It is necessary to determine the extent of the authority which the defendant Athletic Commission possesses under the law creating it in order to ascertain whether the order against which the plaintiff complains is in excess of its jurisdiction. The New York State Athletic Commission was created by chapter 779 of
Such regulations provide that any club, corporation or association which violate part I of rule 25 of such regulation shall forfeit its license. The provisions of the statute referred to above, taken in connection with the legislative purpose in creating the New York State Athletic Commission, leave no doubt in my mind that the commission was designed to impose such restrictions upon boxing and sparring contests as would promote its development as a sport, while at the same time this control should be so exercised that certain brutal or dangerous features which have sometimes attended such contests should, as far as possible, be done away with. In the case now before the court, the order of the defendant, State Athletic Commission, in prohibiting its licensee, the Atlantic Garden Athletic Club, from allowing the plaintiff to engage in such a contest cannot be said to be arbitrary or capricious. That order is based upon the judgment of the members of the commission after having taken the advice of a competent physician, that to allow the plaintiff to engage in such a contest would be to run the risk of serious injury to him. The risk to the plaintiff in engaging in such a contest is not a consideration purely personal to him.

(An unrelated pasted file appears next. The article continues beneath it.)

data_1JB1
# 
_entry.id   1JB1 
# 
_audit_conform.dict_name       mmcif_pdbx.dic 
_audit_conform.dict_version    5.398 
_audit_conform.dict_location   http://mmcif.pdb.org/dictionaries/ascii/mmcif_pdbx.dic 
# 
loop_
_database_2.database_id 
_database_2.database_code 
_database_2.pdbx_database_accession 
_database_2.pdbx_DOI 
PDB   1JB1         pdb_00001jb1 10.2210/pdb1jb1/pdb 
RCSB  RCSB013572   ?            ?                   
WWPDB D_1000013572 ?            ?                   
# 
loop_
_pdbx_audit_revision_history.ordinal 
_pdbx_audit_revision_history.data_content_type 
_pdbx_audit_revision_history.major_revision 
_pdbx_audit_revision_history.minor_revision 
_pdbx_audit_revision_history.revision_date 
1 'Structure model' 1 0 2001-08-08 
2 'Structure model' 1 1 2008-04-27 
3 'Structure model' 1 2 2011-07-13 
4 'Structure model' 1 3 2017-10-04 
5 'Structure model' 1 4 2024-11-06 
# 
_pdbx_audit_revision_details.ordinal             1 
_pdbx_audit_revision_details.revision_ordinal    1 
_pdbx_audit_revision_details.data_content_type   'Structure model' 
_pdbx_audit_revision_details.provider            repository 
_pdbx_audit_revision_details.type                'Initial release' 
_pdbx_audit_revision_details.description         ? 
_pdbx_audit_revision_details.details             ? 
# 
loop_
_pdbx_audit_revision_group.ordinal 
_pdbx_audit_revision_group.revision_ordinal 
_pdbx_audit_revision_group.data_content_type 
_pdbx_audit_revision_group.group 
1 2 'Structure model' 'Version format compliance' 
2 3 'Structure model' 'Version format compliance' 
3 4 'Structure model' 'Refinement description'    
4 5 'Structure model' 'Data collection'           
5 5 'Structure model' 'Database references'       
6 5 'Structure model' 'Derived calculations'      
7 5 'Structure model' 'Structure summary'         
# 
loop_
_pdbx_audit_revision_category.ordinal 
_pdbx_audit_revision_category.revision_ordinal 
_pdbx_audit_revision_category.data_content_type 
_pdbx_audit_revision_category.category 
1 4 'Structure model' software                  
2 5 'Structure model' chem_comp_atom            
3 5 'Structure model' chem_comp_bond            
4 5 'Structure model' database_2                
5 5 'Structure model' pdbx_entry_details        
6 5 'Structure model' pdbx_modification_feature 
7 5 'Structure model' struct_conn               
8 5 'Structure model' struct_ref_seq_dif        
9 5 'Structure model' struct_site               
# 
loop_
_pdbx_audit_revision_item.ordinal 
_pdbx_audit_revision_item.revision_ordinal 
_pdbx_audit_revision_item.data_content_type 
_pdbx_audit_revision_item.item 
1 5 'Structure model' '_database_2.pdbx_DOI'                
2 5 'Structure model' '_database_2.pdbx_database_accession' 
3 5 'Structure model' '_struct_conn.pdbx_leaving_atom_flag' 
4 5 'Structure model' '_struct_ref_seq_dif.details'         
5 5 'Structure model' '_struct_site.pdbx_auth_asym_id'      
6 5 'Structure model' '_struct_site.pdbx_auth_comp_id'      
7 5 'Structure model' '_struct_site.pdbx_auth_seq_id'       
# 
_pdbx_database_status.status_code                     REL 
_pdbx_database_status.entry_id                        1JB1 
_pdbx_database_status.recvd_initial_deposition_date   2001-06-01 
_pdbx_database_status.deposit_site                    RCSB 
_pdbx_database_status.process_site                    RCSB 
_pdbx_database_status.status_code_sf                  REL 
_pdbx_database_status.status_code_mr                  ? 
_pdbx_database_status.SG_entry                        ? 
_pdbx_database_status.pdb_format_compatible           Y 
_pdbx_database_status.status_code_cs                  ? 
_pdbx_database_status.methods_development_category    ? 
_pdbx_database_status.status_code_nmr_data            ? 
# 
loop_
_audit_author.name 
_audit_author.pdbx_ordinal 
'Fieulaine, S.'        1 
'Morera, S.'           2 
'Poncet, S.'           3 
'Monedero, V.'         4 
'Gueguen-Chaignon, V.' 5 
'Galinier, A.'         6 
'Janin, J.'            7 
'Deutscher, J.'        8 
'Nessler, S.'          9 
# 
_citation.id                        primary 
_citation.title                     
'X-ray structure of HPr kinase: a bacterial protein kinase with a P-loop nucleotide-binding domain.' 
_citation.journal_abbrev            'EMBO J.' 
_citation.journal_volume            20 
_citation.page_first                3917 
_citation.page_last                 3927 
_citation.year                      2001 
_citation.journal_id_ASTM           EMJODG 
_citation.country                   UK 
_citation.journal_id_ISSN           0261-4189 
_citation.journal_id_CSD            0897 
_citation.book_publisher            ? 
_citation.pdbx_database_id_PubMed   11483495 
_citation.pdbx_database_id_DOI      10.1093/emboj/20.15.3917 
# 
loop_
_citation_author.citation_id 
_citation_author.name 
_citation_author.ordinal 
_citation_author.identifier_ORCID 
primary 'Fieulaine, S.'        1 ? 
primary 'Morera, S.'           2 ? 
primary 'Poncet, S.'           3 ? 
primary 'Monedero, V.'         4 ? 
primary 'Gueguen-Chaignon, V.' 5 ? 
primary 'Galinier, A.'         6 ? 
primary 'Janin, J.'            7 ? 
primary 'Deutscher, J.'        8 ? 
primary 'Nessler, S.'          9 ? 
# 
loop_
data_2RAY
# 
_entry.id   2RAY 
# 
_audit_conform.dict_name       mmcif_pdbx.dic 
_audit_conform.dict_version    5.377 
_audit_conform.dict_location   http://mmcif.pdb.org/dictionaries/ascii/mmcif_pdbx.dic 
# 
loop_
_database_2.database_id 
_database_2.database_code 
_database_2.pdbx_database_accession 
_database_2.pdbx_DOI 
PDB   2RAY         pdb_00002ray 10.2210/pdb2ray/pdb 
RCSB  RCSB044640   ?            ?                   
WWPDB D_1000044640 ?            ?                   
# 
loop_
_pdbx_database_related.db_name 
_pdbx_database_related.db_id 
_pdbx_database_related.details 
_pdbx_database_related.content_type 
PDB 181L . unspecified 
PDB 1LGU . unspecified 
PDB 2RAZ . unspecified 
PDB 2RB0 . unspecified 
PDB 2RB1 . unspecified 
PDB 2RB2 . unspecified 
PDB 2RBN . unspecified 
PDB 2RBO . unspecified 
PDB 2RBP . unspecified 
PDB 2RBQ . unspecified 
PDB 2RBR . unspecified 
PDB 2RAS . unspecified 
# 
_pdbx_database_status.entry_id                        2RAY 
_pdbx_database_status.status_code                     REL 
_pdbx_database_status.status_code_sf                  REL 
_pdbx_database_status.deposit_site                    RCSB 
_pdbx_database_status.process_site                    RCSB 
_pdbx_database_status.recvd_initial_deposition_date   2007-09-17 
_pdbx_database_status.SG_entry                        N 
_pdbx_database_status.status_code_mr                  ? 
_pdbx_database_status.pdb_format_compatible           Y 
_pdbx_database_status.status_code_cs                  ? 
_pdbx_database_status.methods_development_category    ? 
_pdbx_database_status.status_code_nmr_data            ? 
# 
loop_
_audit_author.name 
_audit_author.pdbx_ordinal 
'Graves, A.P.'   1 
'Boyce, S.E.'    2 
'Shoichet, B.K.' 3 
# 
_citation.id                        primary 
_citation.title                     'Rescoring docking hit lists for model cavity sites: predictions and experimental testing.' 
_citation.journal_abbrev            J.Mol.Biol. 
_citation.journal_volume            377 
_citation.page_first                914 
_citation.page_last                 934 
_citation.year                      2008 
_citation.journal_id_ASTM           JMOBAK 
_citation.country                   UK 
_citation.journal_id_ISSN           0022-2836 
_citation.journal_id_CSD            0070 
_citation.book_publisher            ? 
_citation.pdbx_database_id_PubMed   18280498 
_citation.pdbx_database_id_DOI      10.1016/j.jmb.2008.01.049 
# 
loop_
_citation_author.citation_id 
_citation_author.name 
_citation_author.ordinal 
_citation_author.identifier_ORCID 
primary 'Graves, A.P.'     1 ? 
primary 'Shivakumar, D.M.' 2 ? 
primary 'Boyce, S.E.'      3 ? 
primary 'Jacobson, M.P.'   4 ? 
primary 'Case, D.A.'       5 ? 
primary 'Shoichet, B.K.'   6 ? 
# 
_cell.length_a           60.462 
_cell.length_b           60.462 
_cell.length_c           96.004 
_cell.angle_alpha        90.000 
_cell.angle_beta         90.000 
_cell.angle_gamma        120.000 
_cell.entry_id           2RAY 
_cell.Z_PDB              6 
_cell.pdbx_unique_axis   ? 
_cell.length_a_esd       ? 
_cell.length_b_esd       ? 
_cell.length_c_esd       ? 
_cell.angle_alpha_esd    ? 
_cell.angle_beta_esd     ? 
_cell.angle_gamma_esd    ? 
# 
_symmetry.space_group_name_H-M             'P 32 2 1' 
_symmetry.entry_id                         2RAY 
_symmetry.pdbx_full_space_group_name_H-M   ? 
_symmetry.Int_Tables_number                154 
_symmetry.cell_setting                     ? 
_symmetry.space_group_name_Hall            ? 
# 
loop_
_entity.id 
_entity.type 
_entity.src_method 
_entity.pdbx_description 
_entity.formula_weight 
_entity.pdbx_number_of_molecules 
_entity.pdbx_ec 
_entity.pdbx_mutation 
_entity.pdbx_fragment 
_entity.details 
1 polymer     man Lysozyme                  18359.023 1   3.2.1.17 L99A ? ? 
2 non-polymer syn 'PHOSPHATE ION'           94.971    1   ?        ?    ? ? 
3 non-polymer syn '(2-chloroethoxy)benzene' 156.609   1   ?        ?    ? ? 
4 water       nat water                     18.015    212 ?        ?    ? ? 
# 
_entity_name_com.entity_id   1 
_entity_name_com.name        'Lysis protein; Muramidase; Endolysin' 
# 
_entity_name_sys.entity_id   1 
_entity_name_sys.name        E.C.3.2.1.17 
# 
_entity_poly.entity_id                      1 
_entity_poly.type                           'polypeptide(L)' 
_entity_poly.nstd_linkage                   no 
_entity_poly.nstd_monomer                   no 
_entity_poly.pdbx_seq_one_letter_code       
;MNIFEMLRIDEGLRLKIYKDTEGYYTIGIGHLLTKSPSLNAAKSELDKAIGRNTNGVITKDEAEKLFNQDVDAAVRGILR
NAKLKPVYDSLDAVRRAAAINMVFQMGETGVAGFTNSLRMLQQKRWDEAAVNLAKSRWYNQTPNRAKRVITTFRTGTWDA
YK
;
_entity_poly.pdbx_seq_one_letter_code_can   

I conclude that the commission had jurisdiction to make the order against which the plaintiff complains, and that as there is no evidence that the commission in making such an order were actuated by unworthy motives or that they have acted arbitrarily or capriciously, there is no ground for interference by a court of equity with the operation of the order of the commission.